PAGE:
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Radiation effects

The plasma facing components and structural materials in future fusion reactors will be exposed to intense fluxes of 14 MeV neutrons due to D-T fusion reactions, which results in swelling, microstructural modifications, and transmutation effects. Radiation resistance and low activation materials have to be developed and evaluated under reactor relevant neutron fluxes to minimise these effects.

Neutron irradiation studies are nowadays performed in material test reactors (e.g. in the HFR-Petten or the BR2 reactor in SCK•CEN) due to the lack of powerful 14 MeV neutron sources. Here, neutron fluxes up to approximately 1 dpa which simulate the conditions in the next step fusion experiment ITER are applied to test samples and wall components. An extensive post irradiation examination program is set up to quantify the neutron induced material degradation and changes in high heat flux performance of irradiated plasma facing materials and components.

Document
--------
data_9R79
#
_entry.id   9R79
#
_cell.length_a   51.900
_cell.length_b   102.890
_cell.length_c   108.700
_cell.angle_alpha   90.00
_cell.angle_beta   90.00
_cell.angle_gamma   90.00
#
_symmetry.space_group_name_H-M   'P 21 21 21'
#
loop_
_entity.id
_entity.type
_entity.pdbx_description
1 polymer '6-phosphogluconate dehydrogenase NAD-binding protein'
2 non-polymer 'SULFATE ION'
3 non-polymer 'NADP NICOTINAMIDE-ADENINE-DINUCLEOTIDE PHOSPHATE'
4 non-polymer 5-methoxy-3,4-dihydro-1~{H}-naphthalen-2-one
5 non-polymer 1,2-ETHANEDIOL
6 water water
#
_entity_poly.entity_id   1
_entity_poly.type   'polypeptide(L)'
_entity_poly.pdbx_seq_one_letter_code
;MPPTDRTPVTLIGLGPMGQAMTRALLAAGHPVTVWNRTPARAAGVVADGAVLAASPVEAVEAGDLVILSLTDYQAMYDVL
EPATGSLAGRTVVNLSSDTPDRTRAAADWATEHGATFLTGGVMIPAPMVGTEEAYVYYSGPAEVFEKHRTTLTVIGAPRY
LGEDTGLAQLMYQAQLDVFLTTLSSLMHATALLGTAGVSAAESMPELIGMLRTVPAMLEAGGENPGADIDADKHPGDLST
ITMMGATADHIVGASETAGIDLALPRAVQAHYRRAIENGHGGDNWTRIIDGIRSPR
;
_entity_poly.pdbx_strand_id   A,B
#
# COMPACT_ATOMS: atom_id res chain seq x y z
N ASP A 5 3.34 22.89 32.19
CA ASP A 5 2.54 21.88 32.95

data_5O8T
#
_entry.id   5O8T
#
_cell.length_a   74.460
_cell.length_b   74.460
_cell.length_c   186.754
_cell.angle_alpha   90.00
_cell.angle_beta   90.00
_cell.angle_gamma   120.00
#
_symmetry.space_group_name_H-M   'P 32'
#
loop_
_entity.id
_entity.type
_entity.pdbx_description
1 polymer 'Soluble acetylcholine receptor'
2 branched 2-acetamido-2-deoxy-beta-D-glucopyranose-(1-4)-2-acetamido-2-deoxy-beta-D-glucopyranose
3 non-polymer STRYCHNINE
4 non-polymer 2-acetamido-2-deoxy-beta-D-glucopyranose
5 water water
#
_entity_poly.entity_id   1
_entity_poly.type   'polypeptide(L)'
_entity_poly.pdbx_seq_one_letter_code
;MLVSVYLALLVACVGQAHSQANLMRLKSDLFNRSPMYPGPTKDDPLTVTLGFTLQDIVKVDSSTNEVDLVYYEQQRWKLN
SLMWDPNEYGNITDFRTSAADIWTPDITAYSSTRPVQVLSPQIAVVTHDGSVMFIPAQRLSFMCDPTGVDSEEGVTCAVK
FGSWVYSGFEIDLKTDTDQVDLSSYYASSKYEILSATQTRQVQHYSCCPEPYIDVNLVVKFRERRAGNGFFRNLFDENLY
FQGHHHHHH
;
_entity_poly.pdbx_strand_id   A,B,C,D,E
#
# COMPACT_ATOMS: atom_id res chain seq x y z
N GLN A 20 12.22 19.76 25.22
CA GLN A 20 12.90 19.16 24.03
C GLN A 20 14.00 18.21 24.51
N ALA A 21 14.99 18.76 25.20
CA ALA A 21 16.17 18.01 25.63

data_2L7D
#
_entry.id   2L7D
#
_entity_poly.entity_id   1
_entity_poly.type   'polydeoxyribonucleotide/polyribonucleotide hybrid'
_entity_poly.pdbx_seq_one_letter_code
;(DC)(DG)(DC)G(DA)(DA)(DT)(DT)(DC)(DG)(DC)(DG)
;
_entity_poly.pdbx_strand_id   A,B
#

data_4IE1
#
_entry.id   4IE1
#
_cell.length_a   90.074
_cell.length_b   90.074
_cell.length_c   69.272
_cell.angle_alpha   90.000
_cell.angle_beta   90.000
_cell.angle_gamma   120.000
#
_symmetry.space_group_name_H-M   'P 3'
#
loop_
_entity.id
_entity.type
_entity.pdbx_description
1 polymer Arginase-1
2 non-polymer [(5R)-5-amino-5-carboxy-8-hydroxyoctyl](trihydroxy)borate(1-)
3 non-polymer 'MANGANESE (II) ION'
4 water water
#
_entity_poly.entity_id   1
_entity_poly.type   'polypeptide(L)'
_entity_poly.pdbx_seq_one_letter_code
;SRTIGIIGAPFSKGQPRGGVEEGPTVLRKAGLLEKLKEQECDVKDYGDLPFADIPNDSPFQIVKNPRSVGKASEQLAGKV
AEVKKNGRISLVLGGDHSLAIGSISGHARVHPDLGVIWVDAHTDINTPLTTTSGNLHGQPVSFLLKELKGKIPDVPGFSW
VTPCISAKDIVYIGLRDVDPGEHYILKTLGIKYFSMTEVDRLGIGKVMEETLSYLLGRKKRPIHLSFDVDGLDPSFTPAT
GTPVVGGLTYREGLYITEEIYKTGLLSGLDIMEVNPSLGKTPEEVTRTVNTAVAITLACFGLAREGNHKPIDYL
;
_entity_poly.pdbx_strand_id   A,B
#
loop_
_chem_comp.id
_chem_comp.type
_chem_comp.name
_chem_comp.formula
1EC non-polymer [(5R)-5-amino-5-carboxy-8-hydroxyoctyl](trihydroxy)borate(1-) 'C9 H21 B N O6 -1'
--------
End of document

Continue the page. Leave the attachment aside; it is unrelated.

Figure 1 shows the result of thermal shock tests performed on neutron irradiated beryllium samples in the JUDITH 1 facility. A large network of random cracks was found for all samples with a power density of 0.55 GW/m2 (fig. 1(a) and (c)). The same cracking behaviour could be found for the 0.66 GW/m2 loaded samples but with an increase in crack width and density (fig. 1(b) and (d)).

leeres Bild

Surface morphology of neutron irradiated berylliumSurface morphology of neutron irradiated beryllium after thermal shock testing. A maximum neutron fluence of 5.20×1020 n/cm² or a 0.78 dpa (steel) value was obtained. The thermal shock loading was performed with an absorbed power density of (a) 0.55 GW/m² and (b) 0.66 GW/m² after 1 pulse with a 5 ms pulse length on a loaded area of 4 mm × 4 mm. The SEM images (c) and (d) show a detail from the crack width from (a) and (b), respectively.